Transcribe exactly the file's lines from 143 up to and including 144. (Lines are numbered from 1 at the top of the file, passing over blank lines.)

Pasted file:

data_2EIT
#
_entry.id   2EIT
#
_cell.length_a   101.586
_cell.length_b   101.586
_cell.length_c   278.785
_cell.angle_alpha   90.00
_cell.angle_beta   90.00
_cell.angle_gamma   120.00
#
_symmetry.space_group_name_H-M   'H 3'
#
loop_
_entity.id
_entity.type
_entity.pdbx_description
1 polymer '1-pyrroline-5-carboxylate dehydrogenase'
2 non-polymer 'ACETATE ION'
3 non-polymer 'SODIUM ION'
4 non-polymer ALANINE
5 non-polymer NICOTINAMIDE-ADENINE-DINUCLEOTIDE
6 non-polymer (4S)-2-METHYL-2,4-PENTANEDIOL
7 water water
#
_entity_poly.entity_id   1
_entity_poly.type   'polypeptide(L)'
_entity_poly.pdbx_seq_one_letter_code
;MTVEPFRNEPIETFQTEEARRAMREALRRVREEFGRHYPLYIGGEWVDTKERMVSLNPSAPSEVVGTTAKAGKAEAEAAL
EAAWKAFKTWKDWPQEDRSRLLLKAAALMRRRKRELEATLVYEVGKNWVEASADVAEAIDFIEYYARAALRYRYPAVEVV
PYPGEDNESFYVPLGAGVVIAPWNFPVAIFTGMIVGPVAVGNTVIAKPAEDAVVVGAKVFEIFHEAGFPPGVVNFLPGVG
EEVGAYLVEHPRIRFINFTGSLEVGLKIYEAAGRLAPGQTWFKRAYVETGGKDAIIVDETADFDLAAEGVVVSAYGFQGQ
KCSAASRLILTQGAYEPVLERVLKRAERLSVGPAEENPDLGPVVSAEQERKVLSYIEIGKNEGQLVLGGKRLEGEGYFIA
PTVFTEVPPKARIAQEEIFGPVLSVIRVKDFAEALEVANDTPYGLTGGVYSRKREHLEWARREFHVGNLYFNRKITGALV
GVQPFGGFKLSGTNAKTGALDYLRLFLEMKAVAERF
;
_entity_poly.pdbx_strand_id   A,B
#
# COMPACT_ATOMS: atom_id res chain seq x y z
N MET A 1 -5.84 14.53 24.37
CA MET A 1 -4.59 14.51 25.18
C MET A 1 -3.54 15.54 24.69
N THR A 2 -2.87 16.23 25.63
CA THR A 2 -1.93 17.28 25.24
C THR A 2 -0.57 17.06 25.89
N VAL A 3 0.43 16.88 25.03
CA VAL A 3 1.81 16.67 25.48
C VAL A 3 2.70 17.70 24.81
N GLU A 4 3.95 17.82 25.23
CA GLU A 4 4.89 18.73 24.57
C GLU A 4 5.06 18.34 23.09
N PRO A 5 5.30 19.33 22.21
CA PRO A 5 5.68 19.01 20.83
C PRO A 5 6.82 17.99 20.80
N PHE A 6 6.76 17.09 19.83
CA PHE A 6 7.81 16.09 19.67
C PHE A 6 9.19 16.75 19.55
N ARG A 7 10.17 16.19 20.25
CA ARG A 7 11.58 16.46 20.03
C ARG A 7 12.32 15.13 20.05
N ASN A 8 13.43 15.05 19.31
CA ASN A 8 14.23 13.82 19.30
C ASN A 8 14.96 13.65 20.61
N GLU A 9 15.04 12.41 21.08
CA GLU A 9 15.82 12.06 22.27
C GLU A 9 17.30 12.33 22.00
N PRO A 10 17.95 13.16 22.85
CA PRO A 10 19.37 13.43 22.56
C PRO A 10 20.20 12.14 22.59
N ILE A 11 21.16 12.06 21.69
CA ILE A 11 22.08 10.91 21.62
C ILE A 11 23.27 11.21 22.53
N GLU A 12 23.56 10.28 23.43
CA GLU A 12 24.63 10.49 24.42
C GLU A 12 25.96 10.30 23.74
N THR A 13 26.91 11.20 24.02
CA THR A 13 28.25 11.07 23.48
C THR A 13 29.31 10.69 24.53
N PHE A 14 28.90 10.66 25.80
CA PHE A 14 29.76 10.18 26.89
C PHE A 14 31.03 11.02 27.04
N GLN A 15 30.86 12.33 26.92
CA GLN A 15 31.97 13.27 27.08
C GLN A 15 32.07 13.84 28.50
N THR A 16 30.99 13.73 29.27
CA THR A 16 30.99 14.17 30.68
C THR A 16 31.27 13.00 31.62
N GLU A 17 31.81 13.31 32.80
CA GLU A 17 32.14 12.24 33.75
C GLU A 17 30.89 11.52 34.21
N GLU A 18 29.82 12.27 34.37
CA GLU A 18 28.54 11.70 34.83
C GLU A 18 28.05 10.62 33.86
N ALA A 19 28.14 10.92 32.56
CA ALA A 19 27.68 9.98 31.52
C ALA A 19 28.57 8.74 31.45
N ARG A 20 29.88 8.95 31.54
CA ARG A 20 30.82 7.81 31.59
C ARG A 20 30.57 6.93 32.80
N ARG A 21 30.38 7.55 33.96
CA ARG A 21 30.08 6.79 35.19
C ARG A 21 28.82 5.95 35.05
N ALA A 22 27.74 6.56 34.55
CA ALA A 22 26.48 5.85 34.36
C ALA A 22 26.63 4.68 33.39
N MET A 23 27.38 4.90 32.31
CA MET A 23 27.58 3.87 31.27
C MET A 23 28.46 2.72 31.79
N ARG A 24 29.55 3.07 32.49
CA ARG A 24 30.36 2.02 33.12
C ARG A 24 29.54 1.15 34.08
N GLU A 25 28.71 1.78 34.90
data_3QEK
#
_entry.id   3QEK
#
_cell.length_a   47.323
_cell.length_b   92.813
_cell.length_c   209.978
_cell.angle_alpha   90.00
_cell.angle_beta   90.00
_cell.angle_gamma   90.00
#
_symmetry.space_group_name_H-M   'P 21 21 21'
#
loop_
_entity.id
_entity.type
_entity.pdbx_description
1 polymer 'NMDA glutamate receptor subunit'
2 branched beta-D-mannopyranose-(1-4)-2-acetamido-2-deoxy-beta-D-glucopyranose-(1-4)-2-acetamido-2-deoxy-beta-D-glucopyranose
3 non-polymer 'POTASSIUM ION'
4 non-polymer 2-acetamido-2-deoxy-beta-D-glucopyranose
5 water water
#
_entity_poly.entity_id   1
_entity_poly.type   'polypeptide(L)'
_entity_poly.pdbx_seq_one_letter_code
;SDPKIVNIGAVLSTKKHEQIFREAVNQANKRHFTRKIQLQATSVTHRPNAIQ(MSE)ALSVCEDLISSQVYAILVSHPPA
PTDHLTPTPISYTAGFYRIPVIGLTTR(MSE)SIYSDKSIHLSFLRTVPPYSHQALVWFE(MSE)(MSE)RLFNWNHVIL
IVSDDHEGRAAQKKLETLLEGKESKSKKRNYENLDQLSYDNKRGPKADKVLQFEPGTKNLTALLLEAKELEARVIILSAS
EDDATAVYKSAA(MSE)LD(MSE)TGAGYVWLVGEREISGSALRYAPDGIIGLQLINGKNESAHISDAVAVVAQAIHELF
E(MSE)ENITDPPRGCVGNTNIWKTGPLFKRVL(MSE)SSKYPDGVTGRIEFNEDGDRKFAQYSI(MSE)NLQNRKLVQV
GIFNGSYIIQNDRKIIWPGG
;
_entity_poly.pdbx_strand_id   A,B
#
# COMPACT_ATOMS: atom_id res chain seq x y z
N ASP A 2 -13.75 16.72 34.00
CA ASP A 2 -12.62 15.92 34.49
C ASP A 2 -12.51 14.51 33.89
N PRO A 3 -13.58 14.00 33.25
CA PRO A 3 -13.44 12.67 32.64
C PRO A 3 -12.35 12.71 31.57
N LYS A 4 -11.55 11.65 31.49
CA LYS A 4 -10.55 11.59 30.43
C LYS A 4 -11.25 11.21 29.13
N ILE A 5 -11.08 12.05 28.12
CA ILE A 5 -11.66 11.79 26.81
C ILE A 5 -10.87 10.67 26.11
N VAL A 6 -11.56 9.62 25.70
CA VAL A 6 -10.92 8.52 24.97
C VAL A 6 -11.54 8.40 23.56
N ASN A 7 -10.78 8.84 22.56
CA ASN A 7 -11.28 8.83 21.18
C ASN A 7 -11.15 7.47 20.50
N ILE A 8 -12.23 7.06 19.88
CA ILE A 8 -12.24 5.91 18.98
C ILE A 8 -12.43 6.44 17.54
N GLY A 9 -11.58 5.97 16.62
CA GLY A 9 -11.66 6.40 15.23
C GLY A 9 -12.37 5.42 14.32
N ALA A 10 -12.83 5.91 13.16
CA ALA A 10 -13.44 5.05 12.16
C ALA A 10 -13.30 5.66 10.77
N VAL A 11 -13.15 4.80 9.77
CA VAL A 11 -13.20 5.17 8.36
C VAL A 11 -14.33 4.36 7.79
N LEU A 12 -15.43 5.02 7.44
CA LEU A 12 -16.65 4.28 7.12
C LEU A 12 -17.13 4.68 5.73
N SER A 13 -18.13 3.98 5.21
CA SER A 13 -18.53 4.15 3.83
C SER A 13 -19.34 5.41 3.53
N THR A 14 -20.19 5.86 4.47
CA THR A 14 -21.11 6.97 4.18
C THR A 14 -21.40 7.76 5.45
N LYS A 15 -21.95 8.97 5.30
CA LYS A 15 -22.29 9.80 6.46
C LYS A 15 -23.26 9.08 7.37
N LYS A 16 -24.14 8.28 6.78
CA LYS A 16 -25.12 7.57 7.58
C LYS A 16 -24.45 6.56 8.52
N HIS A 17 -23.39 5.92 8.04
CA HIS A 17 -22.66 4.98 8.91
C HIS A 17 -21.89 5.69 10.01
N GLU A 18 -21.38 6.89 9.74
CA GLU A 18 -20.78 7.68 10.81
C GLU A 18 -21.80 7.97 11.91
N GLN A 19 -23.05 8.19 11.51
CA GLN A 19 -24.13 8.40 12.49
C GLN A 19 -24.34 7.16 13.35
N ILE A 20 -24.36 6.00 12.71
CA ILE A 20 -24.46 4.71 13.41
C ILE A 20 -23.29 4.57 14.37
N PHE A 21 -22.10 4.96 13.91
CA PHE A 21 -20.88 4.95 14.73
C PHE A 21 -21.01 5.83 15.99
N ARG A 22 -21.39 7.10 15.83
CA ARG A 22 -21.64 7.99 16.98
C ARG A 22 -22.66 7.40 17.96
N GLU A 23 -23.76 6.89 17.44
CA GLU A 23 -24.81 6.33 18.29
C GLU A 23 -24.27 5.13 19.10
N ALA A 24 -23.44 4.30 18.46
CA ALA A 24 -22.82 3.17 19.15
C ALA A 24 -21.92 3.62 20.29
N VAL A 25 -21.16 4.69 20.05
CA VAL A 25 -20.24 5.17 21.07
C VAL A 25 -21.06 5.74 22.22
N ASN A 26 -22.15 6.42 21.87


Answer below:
E(MSE)ENITDPPRGCVGNTNIWKTGPLFKRVL(MSE)SSKYPDGVTGRIEFNEDGDRKFAQYSI(MSE)NLQNRKLVQV
GIFNGSYIIQNDRKIIWPGG